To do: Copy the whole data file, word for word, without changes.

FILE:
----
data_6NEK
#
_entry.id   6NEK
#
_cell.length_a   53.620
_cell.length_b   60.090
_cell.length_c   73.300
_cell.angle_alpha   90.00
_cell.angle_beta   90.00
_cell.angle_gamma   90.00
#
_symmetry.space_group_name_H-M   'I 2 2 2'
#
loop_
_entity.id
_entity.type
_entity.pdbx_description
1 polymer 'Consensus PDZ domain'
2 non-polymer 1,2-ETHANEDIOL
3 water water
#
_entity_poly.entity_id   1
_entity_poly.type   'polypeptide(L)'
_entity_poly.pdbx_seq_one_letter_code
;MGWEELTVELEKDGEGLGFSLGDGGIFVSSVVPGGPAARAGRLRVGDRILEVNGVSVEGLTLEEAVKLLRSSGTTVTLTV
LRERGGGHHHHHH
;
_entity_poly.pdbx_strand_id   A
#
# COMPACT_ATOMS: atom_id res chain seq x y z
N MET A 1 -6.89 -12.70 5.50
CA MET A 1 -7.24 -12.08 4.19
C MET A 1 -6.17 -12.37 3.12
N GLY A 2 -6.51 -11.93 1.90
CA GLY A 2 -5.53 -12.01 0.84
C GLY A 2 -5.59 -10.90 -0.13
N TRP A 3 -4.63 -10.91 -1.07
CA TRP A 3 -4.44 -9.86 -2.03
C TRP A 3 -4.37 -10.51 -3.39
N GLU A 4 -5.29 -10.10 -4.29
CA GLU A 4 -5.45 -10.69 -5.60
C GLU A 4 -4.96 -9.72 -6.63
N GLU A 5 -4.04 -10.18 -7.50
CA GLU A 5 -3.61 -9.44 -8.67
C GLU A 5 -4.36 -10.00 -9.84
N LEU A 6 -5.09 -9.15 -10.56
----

data_6NEK
#
_entry.id   6NEK
#
_cell.length_a   53.620
_cell.length_b   60.090
_cell.length_c   73.300
_cell.angle_alpha   90.00
_cell.angle_beta   90.00
_cell.angle_gamma   90.00
#
_symmetry.space_group_name_H-M   'I 2 2 2'
#
loop_
_entity.id
_entity.type
_entity.pdbx_description
1 polymer 'Consensus PDZ domain'
2 non-polymer 1,2-ETHANEDIOL
3 water water
#
_entity_poly.entity_id   1
_entity_poly.type   'polypeptide(L)'
_entity_poly.pdbx_seq_one_letter_code
;MGWEELTVELEKDGEGLGFSLGDGGIFVSSVVPGGPAARAGRLRVGDRILEVNGVSVEGLTLEEAVKLLRSSGTTVTLTV
LRERGGGHHHHHH
;
_entity_poly.pdbx_strand_id   A
#
# COMPACT_ATOMS: atom_id res chain seq x y z
N MET A 1 -6.89 -12.70 5.50
CA MET A 1 -7.24 -12.08 4.19
C MET A 1 -6.17 -12.37 3.12
N GLY A 2 -6.51 -11.93 1.90
CA GLY A 2 -5.53 -12.01 0.84
C GLY A 2 -5.59 -10.90 -0.13
N TRP A 3 -4.63 -10.91 -1.07
CA TRP A 3 -4.44 -9.86 -2.03
C TRP A 3 -4.37 -10.51 -3.39
N GLU A 4 -5.29 -10.10 -4.29
CA GLU A 4 -5.45 -10.69 -5.60
C GLU A 4 -4.96 -9.72 -6.63
N GLU A 5 -4.04 -10.18 -7.50
CA GLU A 5 -3.61 -9.44 -8.67
C GLU A 5 -4.36 -10.00 -9.84
N LEU A 6 -5.09 -9.15 -10.56